Featured Artist — Karin McElvein

Karin McElvein lives in Norfolk, Virginia, and spends her free time quilting and golfing.  She is married and has a son, a daughter and four beautiful grandchildren.

Tell me a little about yourself.

I am a transplanted Northerner, having grown up in Massachusetts. I graduated in 1965 from Bates College, located in Lewiston, Maine, with a Bachelor of Science in Biology and a minor in Chemistry.  After getting married, my husband David was a Navy pilot so we traveled a lot. In 1974, when he left the Navy, we returned to Massachusetts for 11 years. I received a Masters in Science from Worcester Polytech in 1982. And in 1985 we moved back to Virginia. I taught high school chemistry for 20 years.  I retired from teaching in 1996 and then worked in David’s company for 12 years. When his business closed in 2008, due to the economy, I began working as the office manager for a small company where I am today.

When did you start making postcards? Why did you join Postmark’d Art?

A member of Virginia Consortium of Quilters introduced me to fabric postcards at one of our quarterly meetings. I just loved them. She gave us the contact information for Postmark’d Art and I asked to join a group. I was set up in a new group, Fabricardart, that had formed and was fortunate to then be asked to join Postmark’d Art. I think I began in round four.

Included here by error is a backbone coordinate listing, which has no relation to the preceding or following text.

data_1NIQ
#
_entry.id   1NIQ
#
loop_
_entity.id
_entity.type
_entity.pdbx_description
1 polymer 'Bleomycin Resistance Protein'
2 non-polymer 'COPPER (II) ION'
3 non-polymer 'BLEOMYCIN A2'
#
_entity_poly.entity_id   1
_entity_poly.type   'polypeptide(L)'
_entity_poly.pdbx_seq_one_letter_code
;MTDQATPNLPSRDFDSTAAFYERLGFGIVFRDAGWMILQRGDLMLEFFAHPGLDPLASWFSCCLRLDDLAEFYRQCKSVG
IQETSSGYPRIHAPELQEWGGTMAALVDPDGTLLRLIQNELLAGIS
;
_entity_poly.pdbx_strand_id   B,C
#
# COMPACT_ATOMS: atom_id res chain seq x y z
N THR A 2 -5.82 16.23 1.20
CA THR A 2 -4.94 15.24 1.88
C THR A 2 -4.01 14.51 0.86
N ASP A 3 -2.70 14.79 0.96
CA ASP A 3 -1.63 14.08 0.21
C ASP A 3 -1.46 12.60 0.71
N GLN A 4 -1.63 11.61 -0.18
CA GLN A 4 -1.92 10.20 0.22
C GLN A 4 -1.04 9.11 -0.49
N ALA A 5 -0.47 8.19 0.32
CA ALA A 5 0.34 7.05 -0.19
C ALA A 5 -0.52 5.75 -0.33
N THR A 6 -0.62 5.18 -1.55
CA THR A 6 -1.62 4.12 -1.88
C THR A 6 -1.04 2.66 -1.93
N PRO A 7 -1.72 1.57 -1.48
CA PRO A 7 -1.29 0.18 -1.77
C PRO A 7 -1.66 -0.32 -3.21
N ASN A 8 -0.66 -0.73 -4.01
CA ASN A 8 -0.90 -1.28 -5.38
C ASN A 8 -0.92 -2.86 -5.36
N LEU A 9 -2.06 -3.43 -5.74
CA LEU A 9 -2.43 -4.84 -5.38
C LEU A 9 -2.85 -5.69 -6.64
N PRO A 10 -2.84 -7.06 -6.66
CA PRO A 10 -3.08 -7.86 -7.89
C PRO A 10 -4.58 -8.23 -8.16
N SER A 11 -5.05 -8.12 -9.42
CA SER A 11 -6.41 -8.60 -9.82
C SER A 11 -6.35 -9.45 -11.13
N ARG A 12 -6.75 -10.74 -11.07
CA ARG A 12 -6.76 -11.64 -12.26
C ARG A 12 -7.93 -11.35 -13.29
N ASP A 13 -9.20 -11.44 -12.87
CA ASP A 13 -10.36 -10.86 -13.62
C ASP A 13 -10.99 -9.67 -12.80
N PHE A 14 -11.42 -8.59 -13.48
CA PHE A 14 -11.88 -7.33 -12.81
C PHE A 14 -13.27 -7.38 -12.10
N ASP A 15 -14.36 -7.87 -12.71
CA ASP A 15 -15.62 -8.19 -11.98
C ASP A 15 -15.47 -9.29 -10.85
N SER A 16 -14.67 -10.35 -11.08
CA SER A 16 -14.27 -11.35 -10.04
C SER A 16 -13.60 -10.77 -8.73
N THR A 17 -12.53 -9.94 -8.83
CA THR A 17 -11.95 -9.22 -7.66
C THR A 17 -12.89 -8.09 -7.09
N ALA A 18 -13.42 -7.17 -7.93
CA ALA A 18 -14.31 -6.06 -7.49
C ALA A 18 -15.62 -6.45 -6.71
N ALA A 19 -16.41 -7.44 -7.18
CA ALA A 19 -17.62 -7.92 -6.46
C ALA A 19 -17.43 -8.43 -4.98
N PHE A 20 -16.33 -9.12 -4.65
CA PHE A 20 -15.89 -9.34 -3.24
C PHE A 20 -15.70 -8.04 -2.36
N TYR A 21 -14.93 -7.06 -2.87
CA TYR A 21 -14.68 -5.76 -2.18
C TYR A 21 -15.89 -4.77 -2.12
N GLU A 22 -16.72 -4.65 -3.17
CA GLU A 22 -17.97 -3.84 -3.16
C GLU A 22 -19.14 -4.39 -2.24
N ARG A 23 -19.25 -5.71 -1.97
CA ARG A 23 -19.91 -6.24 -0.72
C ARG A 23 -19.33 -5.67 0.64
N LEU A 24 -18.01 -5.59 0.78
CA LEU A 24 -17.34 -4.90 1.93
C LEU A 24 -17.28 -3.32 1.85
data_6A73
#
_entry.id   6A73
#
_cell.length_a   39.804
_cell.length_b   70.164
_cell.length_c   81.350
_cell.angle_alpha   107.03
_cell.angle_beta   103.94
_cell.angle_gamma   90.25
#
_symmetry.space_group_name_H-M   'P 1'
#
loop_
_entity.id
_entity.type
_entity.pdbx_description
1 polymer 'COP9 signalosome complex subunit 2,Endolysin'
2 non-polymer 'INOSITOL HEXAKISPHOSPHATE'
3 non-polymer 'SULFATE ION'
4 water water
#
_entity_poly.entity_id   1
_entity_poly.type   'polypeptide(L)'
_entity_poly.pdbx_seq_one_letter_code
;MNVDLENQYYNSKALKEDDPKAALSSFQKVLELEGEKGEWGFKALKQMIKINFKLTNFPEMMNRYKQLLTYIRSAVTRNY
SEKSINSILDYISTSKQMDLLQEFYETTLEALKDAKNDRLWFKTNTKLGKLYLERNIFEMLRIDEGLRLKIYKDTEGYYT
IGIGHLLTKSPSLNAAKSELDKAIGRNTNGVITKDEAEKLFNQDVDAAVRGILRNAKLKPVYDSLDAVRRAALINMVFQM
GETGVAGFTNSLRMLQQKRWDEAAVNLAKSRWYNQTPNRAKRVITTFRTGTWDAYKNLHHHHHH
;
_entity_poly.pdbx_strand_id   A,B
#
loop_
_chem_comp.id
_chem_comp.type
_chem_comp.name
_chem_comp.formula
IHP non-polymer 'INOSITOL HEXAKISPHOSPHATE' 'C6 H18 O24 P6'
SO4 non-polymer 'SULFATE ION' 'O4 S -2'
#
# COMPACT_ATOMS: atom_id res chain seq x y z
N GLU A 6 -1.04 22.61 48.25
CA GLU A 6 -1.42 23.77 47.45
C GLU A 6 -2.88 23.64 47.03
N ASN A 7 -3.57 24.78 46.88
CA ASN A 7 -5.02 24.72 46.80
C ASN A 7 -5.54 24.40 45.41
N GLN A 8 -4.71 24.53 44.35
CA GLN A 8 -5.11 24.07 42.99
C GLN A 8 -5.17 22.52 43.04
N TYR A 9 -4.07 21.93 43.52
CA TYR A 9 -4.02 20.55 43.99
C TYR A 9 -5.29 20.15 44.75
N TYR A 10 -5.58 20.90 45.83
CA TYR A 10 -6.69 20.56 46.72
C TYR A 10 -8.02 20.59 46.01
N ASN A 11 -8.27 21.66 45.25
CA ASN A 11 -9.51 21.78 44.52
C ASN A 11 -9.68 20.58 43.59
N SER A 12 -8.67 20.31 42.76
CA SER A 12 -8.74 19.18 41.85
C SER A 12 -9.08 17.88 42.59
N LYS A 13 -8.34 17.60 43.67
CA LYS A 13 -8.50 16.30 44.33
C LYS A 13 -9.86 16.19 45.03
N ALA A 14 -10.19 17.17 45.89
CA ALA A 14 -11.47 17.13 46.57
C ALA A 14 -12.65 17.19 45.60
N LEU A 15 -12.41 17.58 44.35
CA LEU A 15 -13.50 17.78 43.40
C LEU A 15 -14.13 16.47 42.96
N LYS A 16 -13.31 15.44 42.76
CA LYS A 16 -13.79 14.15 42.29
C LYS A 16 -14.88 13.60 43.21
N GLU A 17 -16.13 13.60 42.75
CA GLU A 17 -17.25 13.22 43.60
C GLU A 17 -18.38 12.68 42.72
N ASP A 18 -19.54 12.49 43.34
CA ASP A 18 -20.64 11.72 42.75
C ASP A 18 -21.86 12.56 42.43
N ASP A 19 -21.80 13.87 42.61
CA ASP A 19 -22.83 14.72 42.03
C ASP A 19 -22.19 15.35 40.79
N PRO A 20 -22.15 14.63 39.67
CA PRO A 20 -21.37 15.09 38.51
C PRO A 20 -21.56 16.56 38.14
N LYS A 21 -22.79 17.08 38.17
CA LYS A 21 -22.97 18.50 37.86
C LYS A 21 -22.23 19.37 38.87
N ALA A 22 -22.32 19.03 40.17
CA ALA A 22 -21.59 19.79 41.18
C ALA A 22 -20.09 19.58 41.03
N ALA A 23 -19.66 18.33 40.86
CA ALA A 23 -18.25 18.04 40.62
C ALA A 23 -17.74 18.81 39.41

My first postcard was the Cape Henry lighthouse in Virginia Beach. It was published in Bonnie Sabel’s book Positively Postcards: Quilted Keepsakes to Save or Send (That Patchwork Place, 2007).

How do you display your postcards?

I have two photo albums that hold cards in special plastic sheets.  I like to show both the front and the back.  I keep many cards in baskets all over the house.  When I teach a class on fabric postcards, I bring several along for inspiration.

What have been some of your favorite themes?

What I love most about making postcards is the process in coming up with an idea to represent a theme. I also enjoy trying new techniques that I’ve just learned on the small scale.  I loved doing the Element themes. Working on the small scale enabled me to incorporate the techniques into larger pieces later.

Tell me about your other interests.

When I retired from teaching, I decided to take up golf and quilting, both expensive and time consuming. I still battle some days as to what I would rather do when I have free time. I signed up for lessons in both, and I definitely became a better quilter than golfer.  I made a sampler quilt in my first class that I still love. I have made a lot of traditional quilts, both pieced and appliqued, especially baby quilts.

4 thoughts on “Featured Artist — Karin McElvein

  1. Karin, I’m so impressed with your artistic journey. Beautiful pieces and I’m so glad you shared it with us all. XO Jean

What do you think?

Fill in your details below or click an icon to log in:

WordPress.com Logo

You are commenting using your WordPress.com account. Log Out / Change )

Twitter picture

You are commenting using your Twitter account. Log Out / Change )

Facebook photo

You are commenting using your Facebook account. Log Out / Change )

Google+ photo

You are commenting using your Google+ account. Log Out / Change )

Connecting to %s